He seems to have almost as many stints on the disabled list as he does wins, but there’s no question that when Victoria, B.C. native Rich Harden is healthy, his stuff is electrifying.
Returning from yet another injury in September, Harden was dispatched to the bullpen by the Texas Rangers, where he would make two appearances. At that time, Harden told The National Post’s Jeremy Sandler that he preferred to remain a starting pitcher.
But with Harden’s fragility I can’t help but think that the Rangers were onto something. For a few weeks, I’ve been championing the idea that the Blue Jays should offer Harden a short, incentive-laden contract and try to convert him into a closer. It’s a concept that worked with the similarly injury-prone Kerry Wood.
When injury-free, Harden is a big-time strikeout pitcher. In 2008, he fanned 181 batters in 148 innings. In 2009, he whiffed 171 hitters in 141 innings. There’s no question he has the “stuff” to be a dominant reliever.
That said, the overpowering Canuck, who will turn 29 on Tuesday, does walk a lot of batters, and in 2010, he averaged more pitches per inning than any other American League hurler. Both major concerns for someone you’re thinking of transforming into a closer.
Questions have also been raised about Harden’s mental toughness. Could he have gutted out some of the injuries that sidelined him? The Rangers’ decision to release Harden during the post-season was also odd. Sure, Harden was left off the post-season roster, but even if you’re not playing, wouldn’t you want to stick around and cheer on the players you gutted it out with all season?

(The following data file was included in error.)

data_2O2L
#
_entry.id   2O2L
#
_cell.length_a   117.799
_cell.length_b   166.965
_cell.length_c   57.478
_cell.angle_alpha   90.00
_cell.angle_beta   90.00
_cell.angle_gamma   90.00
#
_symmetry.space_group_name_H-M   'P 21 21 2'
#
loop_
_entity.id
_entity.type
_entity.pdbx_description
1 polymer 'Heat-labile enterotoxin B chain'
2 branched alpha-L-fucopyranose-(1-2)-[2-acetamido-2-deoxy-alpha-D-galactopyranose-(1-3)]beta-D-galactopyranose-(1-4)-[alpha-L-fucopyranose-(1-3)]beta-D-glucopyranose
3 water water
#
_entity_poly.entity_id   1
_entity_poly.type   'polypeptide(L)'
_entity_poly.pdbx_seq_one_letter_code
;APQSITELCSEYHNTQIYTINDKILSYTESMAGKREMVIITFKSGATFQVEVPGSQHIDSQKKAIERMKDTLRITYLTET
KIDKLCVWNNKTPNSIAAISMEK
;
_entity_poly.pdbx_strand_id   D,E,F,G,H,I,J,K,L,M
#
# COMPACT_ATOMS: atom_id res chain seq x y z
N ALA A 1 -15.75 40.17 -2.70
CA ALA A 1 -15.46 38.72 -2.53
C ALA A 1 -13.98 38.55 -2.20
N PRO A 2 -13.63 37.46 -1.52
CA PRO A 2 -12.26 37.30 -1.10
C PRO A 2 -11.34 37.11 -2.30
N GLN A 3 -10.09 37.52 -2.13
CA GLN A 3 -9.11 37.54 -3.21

But Harden’s arsenal is simply too good to ignore. The Victoria native has never allowed more hits than innings pitched in any of his eight big league campaigns, and he has compiled a 55-34 record with a tidy 3.63 ERA over that span.
But is converting this injury-prone Canuck into a closer a good idea?
I’ve had the good fortune of watching several big league games with Tom Valcke, a longtime big league scout and current president of the Canadian Baseball Hall of Fame. He is the best talent evaluator I know. I asked him what he thought about turning Harden into a closer.
“Having seen Harden live three times, and following him very closely on television when possible, I love his stuff,” said Valcke. “Coincidentally, or perhaps not, every time I see him he is lights out the first few innings – his command has been so dominating that it has felt like the moons were aligned and we were going to see a no-hitter . . . So, to answer your question, I love Harden in a closer role, and he has the ability to be a two-inning closer. Once through a line-up? They won’t touch him. He has the body, the arm, the delivery and the mechanics. I’m quite sure he has the mindset. He seems to have to ability to focus in any situation.”
But Valcke points out that not all moundsmen can pitch in back-to-back games.
“The question is whether or not his arm is the type that can come back the next day for another save situation? He might be a guy who needs the four-day routine (all legs the day after pitching, long toss, bullpen and a bit of BP on day two, back to the leg work on day three),” said Valcke. “It would be interesting, and I think, if he is the type to be able to come back tomorrow, that he could be a front-line closer.”
With Harden’s former A’s pitching coach Curt Young now in the fold, the Red Sox are rumored to be the frontrunners for Harden this off-season. The Seattle Mariners – the closest team to Harden when he was growing up – also made a spirited effort to ink Harden in 2009. But the Jays are also in dire need of bullpen help. If they can’t sign Toronto native Jesse Crain, the Jays should consider Harden. Is it a risky signing? Yes, but having Harden close games couldn’t be any more nerve-racking than handing the ball to Kevin Gregg in the ninth.